The Body of Christ or A Body Bag of Parts?

The Body of Christ or A Body Bag of Parts?

A speech given to Hereford Diocesan Synod

By Simon Cawdell

I stand before you this morning as a passionate supporter of the Anglican Communion its life, its diversity and the riches contained within it that we share. The links we share with our partner dioceses in Tanzania are a valuable testament to the insights that we can give to one another as we seek to work out the mission we share in this our worldwide Communion. Only last autumn I had the privilege of travelling with a team to two diocese in Madagascar in the company of Bishop Stanley Hotay of Mount Kilimanjaro to assist in teaching a discipleship course, and watched with joy as a new diocesan link was forged between Mount Kilimanjaro, and the Diocese of Fiarantsoa being from the deep respect of the two bishops for one another.

It has therefore been a deep distress to me to see the fallout in relationships in the Anglican Communion this past decade. Provinces refusing to listen to one another, or somehow believing that in their actions they do not affect the life of the whole communion. Provinces have been busy excommunicating one another, and representatives of some provinces have found themselves ineligible to speak for the whole in a way that has sometimes seemed random, even haphazard. There has been a significant amount of name calling and megaphone diplomacy between institutions as well as individuals which has stood as a testament of how not to live together in mutual harmony.

It is into this context that the idea of a Convenant for the Anglican Communion was born. It was conceived a document on the historic line of formularies that have evolved since the Reformation that describe, rather than define what we are as a church, and as such the document stands before you as probably the most concise description of the fullness of Anglican theology that has ever been written. The Covenant begins from the premise that that we are called to Communion in Jesus Christ, and that Communion incorporates us into the very life of the Trinity. It tells us that this is the faith we have inherited and that the Covenant does not seek to change this.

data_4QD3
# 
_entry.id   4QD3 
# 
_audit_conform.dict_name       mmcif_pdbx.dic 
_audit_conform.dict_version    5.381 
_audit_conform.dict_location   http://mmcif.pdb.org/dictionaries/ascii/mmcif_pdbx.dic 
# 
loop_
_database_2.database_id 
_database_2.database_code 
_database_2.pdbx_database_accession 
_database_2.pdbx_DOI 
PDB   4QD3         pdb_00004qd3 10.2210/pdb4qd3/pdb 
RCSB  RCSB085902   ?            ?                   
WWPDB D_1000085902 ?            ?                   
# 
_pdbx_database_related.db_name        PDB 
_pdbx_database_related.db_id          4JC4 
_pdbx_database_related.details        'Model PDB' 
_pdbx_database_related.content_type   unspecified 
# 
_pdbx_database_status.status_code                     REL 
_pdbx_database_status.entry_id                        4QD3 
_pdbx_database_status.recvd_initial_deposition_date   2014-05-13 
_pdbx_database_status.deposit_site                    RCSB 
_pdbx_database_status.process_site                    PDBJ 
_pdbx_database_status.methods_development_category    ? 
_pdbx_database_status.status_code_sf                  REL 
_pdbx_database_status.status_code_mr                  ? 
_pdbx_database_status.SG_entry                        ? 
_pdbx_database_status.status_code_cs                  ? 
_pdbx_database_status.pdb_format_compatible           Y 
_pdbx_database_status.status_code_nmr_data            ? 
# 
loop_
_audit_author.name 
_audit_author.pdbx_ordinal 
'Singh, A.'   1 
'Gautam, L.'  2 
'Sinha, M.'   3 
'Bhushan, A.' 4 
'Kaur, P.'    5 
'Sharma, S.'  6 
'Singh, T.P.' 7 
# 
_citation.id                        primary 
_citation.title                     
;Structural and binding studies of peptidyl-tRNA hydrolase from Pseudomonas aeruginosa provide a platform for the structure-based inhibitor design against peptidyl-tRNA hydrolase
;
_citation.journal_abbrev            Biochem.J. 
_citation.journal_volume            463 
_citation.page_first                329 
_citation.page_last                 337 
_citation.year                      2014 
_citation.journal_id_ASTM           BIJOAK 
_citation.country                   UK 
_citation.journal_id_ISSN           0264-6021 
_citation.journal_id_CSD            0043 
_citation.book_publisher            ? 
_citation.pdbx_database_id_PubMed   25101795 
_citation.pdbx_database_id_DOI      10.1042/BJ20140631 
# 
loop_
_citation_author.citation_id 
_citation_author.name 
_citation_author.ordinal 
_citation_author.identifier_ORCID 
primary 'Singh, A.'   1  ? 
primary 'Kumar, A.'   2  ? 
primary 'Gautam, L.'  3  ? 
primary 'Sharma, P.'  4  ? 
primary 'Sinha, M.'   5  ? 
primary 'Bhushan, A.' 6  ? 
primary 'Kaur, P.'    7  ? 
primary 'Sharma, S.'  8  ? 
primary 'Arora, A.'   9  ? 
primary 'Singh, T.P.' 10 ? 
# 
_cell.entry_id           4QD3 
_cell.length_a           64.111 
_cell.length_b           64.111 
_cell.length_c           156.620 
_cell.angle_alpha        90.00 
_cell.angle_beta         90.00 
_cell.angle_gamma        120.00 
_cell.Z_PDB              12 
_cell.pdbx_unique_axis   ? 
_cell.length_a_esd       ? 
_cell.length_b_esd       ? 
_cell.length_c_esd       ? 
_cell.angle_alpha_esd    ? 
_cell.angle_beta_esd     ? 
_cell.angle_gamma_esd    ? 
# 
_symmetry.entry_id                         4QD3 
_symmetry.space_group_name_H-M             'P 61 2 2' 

It goes on in Section 1 to outline our dependence upon scripture, and our lineage in the historic faith of the Church and in 1.2 how we reason together in interpreting these things into the context of today’s society. Scripture, tradition and reason are all affirmed therein, and in section 2 we see the mission agreed by all the provinces, and outworked through he five marks of mission, which only last year we in this diocese have studied together.

Section 3 turns to our common life together and affirms (in 3.1.2) the fact that the Anglican Communion is described as ‘a communion living together with autonomy and accountability. It acknowledges the central role of Bishops and the importance of the Instruments of Communion, that is to say the Archbishop of Canterbury, the Lambeth Conference, the Primates Meeting and the Anglican Consultative Council. It talks of the need for regarding the common good of the Communion, and the need to spend time listening, praying and studying together for the mutual discernment of God’s will, and where difficulties arise to pursue mediated conversations.

Thus far there is little or nothing that is not descriptive of the life we already live, and is therefore wholly uncontroversial. Section 4 turns to those moments when, being human, and therefore part of a human institution we disagree. Very often we can agree to differ, bearing in mind the contexts of our mission, but just occasionally an issue arises of such import that it threatens the fabric of the Communion. The last decade has been an object lesson in how not to deal with these, and section 4 proposes a means of enabling an exploration of differences that is Biblical, and careful. It does not lay down restrictions, nor does it impose anything. Indeed it recognises the right of autonomous provinces to carry on regardless if they so wish.

It does envisage a situation in which a church might be asked to delay a decision whilst it is thought through. It recognises that sadly there may be times when a church presses ahead with a change that others cannot accept, and at that point it places upon the Joint Standing Committee of the Primates Meeting and the ACC a requirement to spell out what the relational consequences of such a decision might be. It absolutely does not, anywhere suggest that it can prevent anything. As to the relational consequences, this is nothing new. We have seen relational consequences of unilateral action over the last ten years, and the Covenant merely seeks to bring about some order in discussion where previously there has been chaos.